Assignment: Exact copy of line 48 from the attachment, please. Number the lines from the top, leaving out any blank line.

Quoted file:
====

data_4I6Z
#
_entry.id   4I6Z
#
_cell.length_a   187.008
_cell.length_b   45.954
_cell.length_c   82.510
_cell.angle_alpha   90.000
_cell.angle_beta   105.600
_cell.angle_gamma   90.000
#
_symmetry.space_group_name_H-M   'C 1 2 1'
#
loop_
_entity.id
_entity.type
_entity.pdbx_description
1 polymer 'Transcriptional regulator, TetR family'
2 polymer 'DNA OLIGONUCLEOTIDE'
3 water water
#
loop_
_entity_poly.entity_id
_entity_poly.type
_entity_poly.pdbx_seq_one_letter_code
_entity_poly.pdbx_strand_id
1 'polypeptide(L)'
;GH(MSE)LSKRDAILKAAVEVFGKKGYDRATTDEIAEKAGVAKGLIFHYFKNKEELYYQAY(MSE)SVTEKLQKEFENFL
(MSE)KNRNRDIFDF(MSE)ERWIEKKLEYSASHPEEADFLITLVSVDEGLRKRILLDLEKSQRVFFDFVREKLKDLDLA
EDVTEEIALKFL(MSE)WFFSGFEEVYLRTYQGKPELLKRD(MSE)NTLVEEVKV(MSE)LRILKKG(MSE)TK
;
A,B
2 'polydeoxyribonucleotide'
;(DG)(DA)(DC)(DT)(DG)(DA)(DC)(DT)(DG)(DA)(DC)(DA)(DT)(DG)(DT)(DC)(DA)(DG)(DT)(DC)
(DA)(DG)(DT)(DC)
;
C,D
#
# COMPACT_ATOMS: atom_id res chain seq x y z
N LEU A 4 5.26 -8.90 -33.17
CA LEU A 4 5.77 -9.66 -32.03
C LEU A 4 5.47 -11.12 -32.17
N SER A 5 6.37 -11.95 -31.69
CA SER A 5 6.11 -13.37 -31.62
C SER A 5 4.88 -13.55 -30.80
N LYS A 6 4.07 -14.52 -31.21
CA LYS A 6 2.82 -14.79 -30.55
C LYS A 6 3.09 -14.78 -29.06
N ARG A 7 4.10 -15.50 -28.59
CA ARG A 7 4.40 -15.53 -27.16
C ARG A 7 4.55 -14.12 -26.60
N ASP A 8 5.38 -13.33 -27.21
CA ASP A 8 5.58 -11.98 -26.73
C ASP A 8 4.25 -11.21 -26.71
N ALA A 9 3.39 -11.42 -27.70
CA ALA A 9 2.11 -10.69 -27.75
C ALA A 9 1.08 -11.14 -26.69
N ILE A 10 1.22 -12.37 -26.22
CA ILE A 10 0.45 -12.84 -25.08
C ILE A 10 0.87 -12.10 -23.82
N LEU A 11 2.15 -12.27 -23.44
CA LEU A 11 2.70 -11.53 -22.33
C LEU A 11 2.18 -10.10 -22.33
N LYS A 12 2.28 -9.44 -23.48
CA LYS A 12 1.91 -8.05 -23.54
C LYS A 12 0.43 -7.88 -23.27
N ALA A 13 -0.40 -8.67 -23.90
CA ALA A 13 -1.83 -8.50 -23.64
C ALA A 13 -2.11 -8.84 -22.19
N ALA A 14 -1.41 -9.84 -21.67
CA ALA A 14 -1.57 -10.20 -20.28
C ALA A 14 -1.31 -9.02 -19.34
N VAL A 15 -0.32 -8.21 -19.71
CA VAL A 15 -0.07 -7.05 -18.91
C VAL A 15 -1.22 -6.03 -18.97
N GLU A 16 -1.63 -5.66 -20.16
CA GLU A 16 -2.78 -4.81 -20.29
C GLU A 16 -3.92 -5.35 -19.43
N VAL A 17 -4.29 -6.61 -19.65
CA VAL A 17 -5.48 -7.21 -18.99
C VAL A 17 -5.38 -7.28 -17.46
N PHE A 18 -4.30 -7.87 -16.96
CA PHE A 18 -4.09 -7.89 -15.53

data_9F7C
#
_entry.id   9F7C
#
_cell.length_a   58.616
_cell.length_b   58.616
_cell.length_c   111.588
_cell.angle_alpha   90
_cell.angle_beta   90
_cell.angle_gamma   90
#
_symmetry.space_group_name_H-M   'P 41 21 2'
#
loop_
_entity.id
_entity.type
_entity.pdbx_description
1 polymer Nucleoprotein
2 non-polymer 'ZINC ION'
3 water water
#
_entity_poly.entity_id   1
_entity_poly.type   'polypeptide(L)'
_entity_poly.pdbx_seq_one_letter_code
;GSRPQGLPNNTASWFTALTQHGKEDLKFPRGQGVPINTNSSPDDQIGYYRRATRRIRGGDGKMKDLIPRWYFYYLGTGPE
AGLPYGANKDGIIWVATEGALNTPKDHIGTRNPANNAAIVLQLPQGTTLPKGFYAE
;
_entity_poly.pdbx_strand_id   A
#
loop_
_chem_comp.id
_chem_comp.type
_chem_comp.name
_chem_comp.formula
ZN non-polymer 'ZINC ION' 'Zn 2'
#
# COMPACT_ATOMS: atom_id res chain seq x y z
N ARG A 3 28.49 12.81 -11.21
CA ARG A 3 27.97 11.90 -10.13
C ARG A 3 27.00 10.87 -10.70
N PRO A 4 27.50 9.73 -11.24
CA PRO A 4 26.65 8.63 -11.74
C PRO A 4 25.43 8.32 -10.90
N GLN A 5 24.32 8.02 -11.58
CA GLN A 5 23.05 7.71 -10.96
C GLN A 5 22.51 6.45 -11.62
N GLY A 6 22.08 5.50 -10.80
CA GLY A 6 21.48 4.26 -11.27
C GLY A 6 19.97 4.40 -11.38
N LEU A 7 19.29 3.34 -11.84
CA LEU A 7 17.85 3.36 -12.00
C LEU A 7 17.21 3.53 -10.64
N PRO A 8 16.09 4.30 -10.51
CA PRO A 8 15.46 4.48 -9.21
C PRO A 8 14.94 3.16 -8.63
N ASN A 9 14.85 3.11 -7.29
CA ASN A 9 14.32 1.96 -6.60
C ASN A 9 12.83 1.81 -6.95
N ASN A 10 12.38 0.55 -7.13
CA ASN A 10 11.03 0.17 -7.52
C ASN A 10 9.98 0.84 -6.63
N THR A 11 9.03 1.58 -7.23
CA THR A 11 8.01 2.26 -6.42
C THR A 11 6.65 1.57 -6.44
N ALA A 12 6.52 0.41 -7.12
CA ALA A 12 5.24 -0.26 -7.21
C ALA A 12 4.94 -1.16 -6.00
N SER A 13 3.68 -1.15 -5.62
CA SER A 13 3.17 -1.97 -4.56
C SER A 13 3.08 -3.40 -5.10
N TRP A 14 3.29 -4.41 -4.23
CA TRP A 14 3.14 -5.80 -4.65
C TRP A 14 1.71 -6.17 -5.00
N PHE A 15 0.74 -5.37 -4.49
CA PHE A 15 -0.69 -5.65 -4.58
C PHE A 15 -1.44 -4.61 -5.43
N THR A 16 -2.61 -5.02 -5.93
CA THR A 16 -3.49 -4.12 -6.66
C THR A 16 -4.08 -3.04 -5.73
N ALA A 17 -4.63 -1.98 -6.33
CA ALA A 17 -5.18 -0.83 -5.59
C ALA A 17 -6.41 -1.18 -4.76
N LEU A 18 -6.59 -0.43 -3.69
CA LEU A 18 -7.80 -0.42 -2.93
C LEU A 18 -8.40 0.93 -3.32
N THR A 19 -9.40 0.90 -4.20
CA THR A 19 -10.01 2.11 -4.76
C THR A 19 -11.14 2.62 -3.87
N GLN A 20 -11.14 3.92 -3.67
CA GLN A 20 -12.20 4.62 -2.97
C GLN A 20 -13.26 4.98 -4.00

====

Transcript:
C LYS A 6 3.09 -14.78 -29.06